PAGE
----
[dojo-contributors] Dojo 1.7 Goals: has() and granular dependency lists

Bill Keese bill at dojotoolkit.org
Tue Mar 15 23:18:03 EDT 2011


I'd suggest just leaving array.js as is.

Although you could have a "config-use-native-array" flag, it's probably not
worth the confusion for users, especially since you need to explain how
dojo.forEach() etc. would behave differently depending on the browser.

About the webkitMobile build flag, I'm not even sure that anyone is using
it, so don't take those code paths too seriously.

2011/3/16 Kris Zyp <kzyp at dojotoolkit.org>

>  Interesting. Should we do this?
> if(has("array-foreach") && has("config-use-native-array")){
>   /* native array methods */
>
> (where config-use-native-array defaults to false)
> Thanks,
> Kris
>
>
> On 3/15/2011 9:09 AM, Eugene Lazutkin wrote:
>
> If memory serves me correctly, this decision (use our implementation in
> all browsers) was done because of two factors: in almost all browsers
> native implementations were *slower* than trivial JavaScript once, and
> because of space considerations --- why ship two implemntations + a
> switch between them, if there are no other benefits?
>
> Just ran a test in Chrome 11 on Linux --- native versions 2-3 times
> slower on this benchmark: http://www.perfjs.com/#638003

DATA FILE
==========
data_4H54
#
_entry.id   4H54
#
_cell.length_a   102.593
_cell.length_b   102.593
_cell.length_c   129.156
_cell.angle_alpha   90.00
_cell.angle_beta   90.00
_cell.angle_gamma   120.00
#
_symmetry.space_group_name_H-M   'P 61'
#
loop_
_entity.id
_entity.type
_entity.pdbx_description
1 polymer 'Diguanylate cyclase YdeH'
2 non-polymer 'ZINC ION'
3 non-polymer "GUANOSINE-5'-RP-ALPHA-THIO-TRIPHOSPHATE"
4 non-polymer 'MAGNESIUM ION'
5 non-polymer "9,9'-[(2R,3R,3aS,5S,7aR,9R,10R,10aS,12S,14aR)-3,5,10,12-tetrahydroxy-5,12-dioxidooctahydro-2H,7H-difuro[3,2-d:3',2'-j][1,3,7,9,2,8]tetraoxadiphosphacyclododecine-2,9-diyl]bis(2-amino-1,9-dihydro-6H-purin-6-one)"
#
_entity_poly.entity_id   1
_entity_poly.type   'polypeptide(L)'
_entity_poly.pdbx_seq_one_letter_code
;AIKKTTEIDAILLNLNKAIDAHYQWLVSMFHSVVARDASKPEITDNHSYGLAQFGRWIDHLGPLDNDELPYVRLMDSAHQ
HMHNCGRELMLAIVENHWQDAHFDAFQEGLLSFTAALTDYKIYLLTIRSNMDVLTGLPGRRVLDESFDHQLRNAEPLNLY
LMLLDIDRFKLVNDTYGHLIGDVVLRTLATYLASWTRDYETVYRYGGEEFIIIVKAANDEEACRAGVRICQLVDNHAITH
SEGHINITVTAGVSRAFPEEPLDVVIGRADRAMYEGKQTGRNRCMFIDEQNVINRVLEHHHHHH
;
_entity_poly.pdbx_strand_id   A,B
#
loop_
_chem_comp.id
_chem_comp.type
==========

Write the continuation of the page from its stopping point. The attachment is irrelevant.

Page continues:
>
> I tried it on FF3.6 --- forEach is twice slower, yet reduce* is almost
> the same.
>
> It appears that the current generation of browsers do not give us clear
> incentive to switch, other than for possible build reduction purposes.
>
> Cheers,
>
> Eugene Lazutkin
> http://lazutkin.com/
>
> On 03/15/2011 08:32 AM, Peter Higgins wrote:
> > All the array utilities do this in the webkit mobile build (use natives,
> > weird weird pragma at the bottom), but we were never serving native
> > iterators as our own even in browsers that support it.
>
> > On 3/15/11 9:13 AM, Kris Zyp wrote:
> >> On 3/14/2011 10:24 PM, Bill Keese wrote:
> >>> Doesn't your patch break backwards-compatibility?     Note the
> >>> comment in all the methods in the current code:
> >>>
> >>> //This method corresponds to the JavaScript 1.6 Array.indexOf method,
> >>> with one difference: when
> >>>
> >>> //run over sparse arrays, the Dojo function invokes the callback for
> >>> every index whereas JavaScript
> >>>
> >>> //1.6's indexOf skips the holes in the sparse array.
> >>>
> >>>
> >>
> >> I didn't write any new code, I just switched from the old build pragma
> >> to has() branching. If it is not backwards-compatible, it hasn't been
> >> backwards-compatible for sometime... So it is backwards-compatible
> >> with the old backwards-incompatibility ;).
> >>
> >> Kris
> >>
> >>
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